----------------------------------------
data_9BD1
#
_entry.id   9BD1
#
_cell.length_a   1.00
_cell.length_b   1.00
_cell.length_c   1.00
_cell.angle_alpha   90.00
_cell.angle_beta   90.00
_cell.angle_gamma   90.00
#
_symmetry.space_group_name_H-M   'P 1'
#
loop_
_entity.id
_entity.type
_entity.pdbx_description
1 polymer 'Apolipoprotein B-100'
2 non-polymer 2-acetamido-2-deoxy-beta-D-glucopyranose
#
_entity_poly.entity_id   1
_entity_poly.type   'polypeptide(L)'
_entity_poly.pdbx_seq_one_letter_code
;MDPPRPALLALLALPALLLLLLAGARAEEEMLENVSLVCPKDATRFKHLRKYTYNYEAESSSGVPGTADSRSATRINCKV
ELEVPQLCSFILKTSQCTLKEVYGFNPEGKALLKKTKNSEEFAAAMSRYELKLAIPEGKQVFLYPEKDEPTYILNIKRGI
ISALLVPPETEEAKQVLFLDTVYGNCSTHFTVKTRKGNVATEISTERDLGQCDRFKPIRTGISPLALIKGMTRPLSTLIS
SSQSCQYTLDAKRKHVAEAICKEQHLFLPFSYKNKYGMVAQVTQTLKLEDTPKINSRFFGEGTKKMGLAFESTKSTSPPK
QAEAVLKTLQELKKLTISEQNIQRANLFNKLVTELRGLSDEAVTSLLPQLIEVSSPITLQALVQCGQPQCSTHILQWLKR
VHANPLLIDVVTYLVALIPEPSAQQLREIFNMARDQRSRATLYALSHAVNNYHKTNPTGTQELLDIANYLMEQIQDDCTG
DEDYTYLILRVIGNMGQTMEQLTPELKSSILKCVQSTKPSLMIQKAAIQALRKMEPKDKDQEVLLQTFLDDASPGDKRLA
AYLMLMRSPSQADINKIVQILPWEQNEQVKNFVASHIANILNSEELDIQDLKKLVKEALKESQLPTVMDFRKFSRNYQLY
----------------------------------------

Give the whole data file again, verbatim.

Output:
data_9BD1
#
_entry.id   9BD1
#
_cell.length_a   1.00
_cell.length_b   1.00
_cell.length_c   1.00
_cell.angle_alpha   90.00
_cell.angle_beta   90.00
_cell.angle_gamma   90.00
#
_symmetry.space_group_name_H-M   'P 1'
#
loop_
_entity.id
_entity.type
_entity.pdbx_description
1 polymer 'Apolipoprotein B-100'
2 non-polymer 2-acetamido-2-deoxy-beta-D-glucopyranose
#
_entity_poly.entity_id   1
_entity_poly.type   'polypeptide(L)'
_entity_poly.pdbx_seq_one_letter_code
;MDPPRPALLALLALPALLLLLLAGARAEEEMLENVSLVCPKDATRFKHLRKYTYNYEAESSSGVPGTADSRSATRINCKV
ELEVPQLCSFILKTSQCTLKEVYGFNPEGKALLKKTKNSEEFAAAMSRYELKLAIPEGKQVFLYPEKDEPTYILNIKRGI
ISALLVPPETEEAKQVLFLDTVYGNCSTHFTVKTRKGNVATEISTERDLGQCDRFKPIRTGISPLALIKGMTRPLSTLIS
SSQSCQYTLDAKRKHVAEAICKEQHLFLPFSYKNKYGMVAQVTQTLKLEDTPKINSRFFGEGTKKMGLAFESTKSTSPPK
QAEAVLKTLQELKKLTISEQNIQRANLFNKLVTELRGLSDEAVTSLLPQLIEVSSPITLQALVQCGQPQCSTHILQWLKR
VHANPLLIDVVTYLVALIPEPSAQQLREIFNMARDQRSRATLYALSHAVNNYHKTNPTGTQELLDIANYLMEQIQDDCTG
DEDYTYLILRVIGNMGQTMEQLTPELKSSILKCVQSTKPSLMIQKAAIQALRKMEPKDKDQEVLLQTFLDDASPGDKRLA
AYLMLMRSPSQADINKIVQILPWEQNEQVKNFVASHIANILNSEELDIQDLKKLVKEALKESQLPTVMDFRKFSRNYQLY